It’s Not Just Where Will Lewis Go, But Which Top Driver Would Actually Want to Drive for McLaren?

Lewis Hamilton driving for McLaren at the 2009...

Lewis Hamilton driving for McLaren at the 2009 Turkish Grand Prix. (Photo credit: Wikipedia)

Way too much is being talked and written about where Lewis Hamilton might lay his sponsor-covered hat from next year.   There has been plenty of speculation – Red Bull, Ferrari, Mercedes, Lotus, McLaren, Williams –  but little or no genuine intelligence.  I have not the slightest clue what Hamilton’s favoured option would be and I’m pretty sure no one else has either, other than the Brit and his management.

The focus has been largely on Hamilton’s choices and whether these are now closing off.  Some might celebrate that, but from the evidence of the Canadian Grand Prix, it seems clear that F1 can only be better off with Alonso, Vettel and Hamilton in genuinely competitive machinery.

However, there is another angle on the story – would any of the other top drivers consider beating a path to McLaren’s shiny Technology Centre door?  There was no suggestion that McLaren was on Webber’s radar and I can’t imagine the British Team having to start preparing cartoons of either Alonso or Vettel anytime soon for their Tooned series.

The most commonly suggested replacement for Hamilton is Paul di Resta.  The Scot is a solid prospect, but even Lewis’s harshest critics, and there are plenty of them, would be hard pressed to argue that di Resta is a certain like-for-like swap for Hamilton at this stage of his career.

McLaren has a great name and is still one of the top teams, but it is difficult to imagine it now attracting two of the greatest talents in the history of the sport, as it did with prost and Senna in the late nineteen eighties.  Other than a few races at the end of 2005 (when it was too late) and a few races in the middle of 2007 (when they were about to implode), McLaren has not produced a consistently dominant car in recent times.  In contrast, Ferrari, Renault, Brawn and Red Bull all have.

Ultimately, I hope Hamilton stays at McLaren as it still feels the best fit of any of the available team choices.  But it would be good to see what he might do with a bit of Red-Bull 2011-style unfair advantage.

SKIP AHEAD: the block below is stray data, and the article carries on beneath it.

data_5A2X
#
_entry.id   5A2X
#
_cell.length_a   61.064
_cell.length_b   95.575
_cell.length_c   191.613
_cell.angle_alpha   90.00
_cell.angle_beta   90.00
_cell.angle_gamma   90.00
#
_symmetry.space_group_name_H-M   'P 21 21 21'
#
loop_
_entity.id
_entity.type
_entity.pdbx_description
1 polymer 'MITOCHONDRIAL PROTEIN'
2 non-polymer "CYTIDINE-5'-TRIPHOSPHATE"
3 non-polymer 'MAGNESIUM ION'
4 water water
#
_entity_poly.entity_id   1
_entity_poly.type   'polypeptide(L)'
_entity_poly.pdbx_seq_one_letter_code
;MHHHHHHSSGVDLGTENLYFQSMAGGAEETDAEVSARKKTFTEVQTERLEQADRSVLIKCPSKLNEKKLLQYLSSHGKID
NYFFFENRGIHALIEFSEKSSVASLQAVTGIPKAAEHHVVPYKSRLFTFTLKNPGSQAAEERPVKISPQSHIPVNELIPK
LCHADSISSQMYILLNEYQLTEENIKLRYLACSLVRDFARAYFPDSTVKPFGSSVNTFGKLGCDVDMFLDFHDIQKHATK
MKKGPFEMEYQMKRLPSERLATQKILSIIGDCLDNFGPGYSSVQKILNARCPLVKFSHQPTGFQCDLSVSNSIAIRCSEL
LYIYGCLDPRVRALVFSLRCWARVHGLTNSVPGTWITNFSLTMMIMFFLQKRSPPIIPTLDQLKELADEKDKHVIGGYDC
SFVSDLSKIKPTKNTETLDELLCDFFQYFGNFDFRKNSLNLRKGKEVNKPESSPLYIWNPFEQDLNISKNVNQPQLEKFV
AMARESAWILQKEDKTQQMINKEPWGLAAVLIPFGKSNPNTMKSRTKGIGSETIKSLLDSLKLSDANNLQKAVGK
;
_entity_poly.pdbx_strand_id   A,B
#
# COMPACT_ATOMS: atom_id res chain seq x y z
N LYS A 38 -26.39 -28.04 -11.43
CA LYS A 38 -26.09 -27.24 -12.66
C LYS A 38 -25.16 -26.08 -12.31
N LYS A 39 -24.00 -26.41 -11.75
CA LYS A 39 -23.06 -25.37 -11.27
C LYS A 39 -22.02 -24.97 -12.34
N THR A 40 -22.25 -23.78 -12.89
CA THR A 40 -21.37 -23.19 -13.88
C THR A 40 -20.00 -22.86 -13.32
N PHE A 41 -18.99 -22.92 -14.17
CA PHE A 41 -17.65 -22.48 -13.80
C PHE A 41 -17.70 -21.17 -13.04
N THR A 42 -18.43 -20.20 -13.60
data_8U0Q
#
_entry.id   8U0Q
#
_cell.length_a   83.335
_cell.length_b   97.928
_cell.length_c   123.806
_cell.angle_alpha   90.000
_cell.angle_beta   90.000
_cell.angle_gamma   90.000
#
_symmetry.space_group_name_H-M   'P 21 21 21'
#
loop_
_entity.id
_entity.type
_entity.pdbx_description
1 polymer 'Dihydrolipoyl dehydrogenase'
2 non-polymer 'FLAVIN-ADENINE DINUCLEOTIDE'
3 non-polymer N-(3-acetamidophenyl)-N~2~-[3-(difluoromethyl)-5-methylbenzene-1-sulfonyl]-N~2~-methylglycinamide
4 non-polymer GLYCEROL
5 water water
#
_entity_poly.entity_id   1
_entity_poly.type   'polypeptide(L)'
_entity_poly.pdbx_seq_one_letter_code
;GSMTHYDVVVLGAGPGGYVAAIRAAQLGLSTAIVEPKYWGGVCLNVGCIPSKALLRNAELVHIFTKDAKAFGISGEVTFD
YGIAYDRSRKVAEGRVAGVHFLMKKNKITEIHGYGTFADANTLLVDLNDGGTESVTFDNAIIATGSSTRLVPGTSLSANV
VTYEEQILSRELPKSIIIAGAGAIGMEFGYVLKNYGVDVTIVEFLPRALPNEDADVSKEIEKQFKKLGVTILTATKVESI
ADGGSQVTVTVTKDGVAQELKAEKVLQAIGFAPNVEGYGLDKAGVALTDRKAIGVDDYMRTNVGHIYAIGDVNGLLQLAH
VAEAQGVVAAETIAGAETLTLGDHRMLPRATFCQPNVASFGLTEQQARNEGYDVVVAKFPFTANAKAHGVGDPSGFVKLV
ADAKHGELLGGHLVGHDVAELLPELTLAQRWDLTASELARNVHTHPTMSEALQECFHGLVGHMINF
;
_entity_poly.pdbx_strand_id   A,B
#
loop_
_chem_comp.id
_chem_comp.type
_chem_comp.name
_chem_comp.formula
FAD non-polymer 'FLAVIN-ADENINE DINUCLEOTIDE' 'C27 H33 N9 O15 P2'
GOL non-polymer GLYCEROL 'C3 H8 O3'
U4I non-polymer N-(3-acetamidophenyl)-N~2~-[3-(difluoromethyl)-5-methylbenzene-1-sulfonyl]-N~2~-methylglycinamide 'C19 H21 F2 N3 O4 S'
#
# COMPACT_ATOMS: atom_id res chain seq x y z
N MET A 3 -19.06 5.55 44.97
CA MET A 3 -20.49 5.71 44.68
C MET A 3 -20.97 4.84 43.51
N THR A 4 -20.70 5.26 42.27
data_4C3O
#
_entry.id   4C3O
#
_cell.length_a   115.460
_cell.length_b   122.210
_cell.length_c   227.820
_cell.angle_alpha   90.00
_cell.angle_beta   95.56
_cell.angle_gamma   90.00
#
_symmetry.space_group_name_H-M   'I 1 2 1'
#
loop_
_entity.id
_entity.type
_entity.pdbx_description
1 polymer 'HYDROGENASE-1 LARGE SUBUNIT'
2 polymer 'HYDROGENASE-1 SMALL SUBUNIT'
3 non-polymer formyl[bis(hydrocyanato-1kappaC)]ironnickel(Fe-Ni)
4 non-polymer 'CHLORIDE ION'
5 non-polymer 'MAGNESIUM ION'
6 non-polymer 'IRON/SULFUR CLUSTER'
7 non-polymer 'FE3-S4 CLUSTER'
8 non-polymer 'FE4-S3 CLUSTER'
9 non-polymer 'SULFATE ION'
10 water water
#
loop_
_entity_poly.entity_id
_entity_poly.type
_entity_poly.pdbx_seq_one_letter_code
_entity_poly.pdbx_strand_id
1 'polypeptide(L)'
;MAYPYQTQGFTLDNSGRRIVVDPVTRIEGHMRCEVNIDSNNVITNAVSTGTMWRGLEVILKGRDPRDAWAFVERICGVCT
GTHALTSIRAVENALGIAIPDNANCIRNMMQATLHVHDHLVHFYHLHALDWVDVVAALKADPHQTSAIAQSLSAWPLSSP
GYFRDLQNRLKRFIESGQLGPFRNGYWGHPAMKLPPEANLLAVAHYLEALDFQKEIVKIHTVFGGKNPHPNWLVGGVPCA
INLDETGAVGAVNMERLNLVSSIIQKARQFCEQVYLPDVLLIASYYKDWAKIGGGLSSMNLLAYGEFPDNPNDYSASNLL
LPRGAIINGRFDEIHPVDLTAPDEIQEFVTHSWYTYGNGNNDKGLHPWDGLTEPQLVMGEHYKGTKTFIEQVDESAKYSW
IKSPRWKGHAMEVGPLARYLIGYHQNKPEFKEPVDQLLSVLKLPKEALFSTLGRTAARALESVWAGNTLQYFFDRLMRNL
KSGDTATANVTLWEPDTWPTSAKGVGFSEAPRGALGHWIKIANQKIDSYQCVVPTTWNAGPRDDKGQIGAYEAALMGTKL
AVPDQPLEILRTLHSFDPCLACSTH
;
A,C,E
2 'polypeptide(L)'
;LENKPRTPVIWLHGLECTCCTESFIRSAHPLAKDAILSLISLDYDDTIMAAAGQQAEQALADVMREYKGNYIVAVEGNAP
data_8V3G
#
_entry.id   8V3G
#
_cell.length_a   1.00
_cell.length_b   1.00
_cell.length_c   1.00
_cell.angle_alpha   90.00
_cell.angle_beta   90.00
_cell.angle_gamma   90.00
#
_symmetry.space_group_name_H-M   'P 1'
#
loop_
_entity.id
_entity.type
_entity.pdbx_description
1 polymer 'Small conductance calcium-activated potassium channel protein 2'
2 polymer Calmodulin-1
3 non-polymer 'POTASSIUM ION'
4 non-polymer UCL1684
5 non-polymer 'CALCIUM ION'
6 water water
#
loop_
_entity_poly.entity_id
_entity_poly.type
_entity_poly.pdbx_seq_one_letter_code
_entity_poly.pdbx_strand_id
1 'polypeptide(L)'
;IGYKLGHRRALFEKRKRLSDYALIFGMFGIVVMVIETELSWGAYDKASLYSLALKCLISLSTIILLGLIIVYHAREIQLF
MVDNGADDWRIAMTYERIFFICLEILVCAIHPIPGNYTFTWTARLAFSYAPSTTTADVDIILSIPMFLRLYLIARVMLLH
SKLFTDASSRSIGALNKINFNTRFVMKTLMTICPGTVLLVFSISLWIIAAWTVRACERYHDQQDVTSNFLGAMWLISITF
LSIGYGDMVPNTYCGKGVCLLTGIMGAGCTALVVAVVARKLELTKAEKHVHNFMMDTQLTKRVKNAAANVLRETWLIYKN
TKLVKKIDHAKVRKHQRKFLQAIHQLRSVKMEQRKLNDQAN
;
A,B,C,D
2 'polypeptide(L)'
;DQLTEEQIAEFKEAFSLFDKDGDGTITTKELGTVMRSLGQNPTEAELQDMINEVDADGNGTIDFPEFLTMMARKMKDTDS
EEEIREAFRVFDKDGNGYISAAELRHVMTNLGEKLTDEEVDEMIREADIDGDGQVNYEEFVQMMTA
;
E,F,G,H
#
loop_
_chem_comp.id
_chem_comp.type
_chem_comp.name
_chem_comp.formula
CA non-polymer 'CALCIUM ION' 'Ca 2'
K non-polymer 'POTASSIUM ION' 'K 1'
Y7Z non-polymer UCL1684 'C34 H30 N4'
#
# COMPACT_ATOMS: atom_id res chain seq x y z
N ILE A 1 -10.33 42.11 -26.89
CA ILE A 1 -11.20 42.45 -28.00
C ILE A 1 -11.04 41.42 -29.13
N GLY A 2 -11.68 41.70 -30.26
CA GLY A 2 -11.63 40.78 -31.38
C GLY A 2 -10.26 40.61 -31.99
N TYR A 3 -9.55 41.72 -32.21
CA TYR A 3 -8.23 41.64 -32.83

FORMULA ONE MUM

Formula One Teams Boycott Race

Gilles Villeneuve

Gilles Villeneuve (Photo credit: Janex & Alba)

Exactly thirty years ago this week, the Formula One circus was preparing for a race mired in acrimony, with the threat of team boycotts.

There were a number of significant differences from the current situation in Bahrain.  On that occasion 10 of the teams decided that the issue in dispute was serious enough for them not to race.  Amongst the rebels was one B. Ecclestone, then owner of the Brabham team.  The race was the San Marino Grand Prix of 1982 and this was the height of the clash between the teams of the Formula One Constructors Association (FOCA) and the sporting authority FISA.  The subject of the disagreement was not about human rights, the struggle for democracy or state repression, but the slightly more prosaic question of whether teams should be allowed to top their cars up with “brake-cooling” water at the end of a GP race.

The water topping up was a clever, if hardly subtle, ruse by the normally-aspirated Cosworth powered teams.  It allowed them to run their cars underweight during the race and, therefore, compete against the more powerful turbo-powered manufacturer-backed so-called “grandee” teams.  The Brabham of Nelson Piquet and Williams of Keke Rosberg were excluded from the Brazilian Grand Prix for using this trick, which was subsequently banned by FISA.   In protest, 10 teams, including Ecclestone’s Brabham, Williams, McLaren and Lotus (mark 1), withdrew from the San Marino event.